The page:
Thailand has reported 374 new cases of infection of the COVID-19 on Sunday. This brings the total number of cases in the Kingdom to 12,054, with the death toll remaining at 70.
According to the Center for COVID-19 Situation Administration, 321 of the cases were found by contact tracing and testing in high-risk areas. These include Samut Sakhon, the epicenter of the most recent outbreak.
311 foreigners are also part of the new case count, while 43 cases of local transmission were reported by hospitals. 10 repatriated Thais were also found positive for the COVID-19 in airports.
Specifically, Samut Sakhon reported 24 new cases, while 10 were found in Bangkok, two each from Ang Thong, Khon Kaen and Nonthaburi. Ayutthaya, Suphan Buri and Tak reported one case each as well. Phatthalung autborities conducted active testing and found three new cases.
The CCSA said that the three new cases in Phattalung are migrant workers – two from Myanmar and one from Laos. They are now being treated at the Bang Kaeo Hospital in the province’s Bang Kaeo district.
Phattalung is the latest province to report a case that is linked to the Samut Sakhon Shrimp Market outbreak. This brings the number of provinces affected by the second wave to 61.
Trang also reported two cases of infection involving foreigners. According to the CCSA, active testing found two Burmese men as positive for the virus. They were working in a rubber processing factory.
There are now only 16 provinces that have not reported a case that is directly linked to the “second wave” of new cases that started in the province of Samut Sakhon.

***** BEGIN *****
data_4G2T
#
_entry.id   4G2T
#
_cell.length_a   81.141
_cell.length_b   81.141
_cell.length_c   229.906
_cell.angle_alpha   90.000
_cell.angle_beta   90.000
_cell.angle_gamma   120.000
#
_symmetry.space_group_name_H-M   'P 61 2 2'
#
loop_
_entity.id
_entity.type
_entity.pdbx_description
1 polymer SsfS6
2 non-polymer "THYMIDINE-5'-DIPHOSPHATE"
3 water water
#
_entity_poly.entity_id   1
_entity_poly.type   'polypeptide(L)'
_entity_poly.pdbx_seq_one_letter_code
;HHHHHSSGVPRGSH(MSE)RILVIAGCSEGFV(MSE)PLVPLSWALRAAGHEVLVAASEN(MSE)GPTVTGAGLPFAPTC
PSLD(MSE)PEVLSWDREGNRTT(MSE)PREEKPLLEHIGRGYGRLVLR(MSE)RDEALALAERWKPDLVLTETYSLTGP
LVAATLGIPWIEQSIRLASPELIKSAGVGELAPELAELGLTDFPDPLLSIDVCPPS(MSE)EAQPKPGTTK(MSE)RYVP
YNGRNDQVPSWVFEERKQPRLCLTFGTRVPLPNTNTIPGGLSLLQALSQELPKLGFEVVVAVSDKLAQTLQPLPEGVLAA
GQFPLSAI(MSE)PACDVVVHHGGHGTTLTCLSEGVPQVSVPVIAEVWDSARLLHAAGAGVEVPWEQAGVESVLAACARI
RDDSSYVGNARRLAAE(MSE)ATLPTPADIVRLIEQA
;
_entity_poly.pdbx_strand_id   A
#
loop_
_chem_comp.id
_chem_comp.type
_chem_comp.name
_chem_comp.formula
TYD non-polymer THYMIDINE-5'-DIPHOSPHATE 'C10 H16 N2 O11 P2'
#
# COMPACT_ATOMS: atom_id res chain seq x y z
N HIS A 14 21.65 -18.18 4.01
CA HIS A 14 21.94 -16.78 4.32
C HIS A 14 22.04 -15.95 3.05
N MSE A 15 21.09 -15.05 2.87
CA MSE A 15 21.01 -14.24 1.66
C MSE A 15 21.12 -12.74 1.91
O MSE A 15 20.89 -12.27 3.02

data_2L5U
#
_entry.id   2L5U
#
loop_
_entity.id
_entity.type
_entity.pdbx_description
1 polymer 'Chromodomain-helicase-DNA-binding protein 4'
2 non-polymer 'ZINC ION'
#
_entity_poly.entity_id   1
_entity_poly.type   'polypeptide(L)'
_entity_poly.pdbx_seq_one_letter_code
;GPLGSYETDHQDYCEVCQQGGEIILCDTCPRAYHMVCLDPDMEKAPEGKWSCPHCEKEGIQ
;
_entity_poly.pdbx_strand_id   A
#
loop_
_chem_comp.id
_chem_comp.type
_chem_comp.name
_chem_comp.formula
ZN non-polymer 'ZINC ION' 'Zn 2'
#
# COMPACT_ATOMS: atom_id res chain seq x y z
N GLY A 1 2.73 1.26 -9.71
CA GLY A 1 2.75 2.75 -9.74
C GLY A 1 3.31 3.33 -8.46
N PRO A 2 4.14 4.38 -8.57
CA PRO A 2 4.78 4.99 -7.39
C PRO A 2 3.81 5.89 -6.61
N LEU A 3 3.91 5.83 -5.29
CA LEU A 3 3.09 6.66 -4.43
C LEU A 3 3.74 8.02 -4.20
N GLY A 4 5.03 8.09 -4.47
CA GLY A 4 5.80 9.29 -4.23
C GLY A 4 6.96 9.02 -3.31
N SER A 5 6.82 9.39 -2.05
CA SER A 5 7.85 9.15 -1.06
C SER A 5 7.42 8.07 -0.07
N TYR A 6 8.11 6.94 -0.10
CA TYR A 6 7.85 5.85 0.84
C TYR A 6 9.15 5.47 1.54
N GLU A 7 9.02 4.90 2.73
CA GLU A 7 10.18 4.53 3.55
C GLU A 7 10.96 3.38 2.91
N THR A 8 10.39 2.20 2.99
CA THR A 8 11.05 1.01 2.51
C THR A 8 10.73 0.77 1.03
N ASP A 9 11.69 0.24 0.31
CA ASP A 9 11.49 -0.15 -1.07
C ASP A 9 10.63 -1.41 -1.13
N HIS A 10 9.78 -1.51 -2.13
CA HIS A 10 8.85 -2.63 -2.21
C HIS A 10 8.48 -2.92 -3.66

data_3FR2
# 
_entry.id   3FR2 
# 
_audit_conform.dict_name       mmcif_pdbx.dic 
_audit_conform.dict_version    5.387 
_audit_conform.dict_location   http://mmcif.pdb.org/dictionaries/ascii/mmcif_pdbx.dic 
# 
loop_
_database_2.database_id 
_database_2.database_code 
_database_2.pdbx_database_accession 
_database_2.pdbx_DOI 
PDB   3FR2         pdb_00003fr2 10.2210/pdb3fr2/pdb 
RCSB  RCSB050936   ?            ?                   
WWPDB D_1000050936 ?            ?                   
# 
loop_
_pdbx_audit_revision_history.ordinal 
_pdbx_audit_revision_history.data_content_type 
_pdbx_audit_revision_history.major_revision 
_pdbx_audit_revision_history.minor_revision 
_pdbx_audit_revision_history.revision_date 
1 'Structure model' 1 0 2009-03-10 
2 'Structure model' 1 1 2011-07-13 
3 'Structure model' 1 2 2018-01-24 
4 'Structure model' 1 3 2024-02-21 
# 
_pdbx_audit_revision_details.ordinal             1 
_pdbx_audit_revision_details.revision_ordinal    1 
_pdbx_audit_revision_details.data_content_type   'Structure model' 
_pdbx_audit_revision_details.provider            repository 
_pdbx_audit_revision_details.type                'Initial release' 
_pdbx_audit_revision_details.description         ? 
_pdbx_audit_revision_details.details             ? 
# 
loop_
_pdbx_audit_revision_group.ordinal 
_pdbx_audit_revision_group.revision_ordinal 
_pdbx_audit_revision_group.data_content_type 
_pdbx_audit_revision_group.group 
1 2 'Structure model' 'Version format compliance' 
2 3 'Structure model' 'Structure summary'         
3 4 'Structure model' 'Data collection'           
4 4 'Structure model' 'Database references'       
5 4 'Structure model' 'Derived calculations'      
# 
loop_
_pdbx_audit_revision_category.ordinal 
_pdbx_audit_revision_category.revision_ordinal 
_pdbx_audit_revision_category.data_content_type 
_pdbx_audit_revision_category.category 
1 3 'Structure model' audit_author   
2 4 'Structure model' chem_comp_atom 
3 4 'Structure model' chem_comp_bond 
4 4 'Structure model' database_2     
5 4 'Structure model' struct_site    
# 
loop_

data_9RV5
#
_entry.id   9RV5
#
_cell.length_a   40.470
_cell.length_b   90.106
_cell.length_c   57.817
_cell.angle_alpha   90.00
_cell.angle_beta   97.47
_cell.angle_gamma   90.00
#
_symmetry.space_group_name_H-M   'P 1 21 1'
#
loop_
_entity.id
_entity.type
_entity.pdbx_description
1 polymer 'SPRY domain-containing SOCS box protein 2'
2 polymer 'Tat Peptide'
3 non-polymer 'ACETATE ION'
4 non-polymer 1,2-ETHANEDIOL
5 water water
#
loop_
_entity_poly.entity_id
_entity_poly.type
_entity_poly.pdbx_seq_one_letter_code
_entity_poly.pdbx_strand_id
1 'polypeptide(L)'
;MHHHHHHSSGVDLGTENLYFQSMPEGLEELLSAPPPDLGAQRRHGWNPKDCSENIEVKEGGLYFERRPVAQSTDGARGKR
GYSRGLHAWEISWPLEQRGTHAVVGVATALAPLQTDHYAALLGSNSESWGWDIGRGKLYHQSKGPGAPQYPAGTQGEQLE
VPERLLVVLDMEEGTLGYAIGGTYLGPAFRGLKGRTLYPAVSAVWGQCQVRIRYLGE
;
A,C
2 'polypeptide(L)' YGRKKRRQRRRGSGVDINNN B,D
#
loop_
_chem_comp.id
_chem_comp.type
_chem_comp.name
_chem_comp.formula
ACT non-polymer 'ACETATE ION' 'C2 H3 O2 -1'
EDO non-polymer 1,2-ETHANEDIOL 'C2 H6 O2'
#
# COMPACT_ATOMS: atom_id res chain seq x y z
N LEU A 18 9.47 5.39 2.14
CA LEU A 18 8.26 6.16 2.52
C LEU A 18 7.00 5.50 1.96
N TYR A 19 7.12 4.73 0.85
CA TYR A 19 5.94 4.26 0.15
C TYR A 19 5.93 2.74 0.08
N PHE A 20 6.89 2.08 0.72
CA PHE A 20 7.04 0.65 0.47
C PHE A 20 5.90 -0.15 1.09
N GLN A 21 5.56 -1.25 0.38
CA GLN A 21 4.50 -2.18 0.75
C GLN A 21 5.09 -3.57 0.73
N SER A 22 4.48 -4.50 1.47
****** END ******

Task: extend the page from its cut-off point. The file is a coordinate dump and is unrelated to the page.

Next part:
CCSA spokesperson Taweesilp Visanuyothin said that the government is conducting contact tracing on these new cases in order to determine who of their contacts have been infected by the COVID-19.
Mr. Taweesilp added that health officials are going to conduct active testing in factories throughout the nation to find migrant workers, especially illegal ones, who are infected by the virus.
The government estimates that there are around 50,000 migrant workers who are unregistered or have been brought in illegally to the Kingdom.
Dr. Taweesilp said that most migrant workers are young and are probably asymptomatic, which means that they’re not aware that they are positive and infect others with the virus.
The CCSA spokesperson called on these unregistered workers to register with the Labour Ministry’s Employment Department. They have until February 13 to register and avoid penalties for illegally entering the country under the government’s amnesty programme.
The government hopes to identify unregistered workers through the program and monitor their health in order to avoid further infections.
Some of the perks of registering is being able to extend their stay in the Kingdom to two years. If they have a dependent less than 18 years of age in the Kingdom, the same benefits are extended to the dependent as well.
Dr. Taweesilp urged illegal migrant workers and their employers to cooperate in the government’s efforts to control the new outbreak and keep Thailand safe.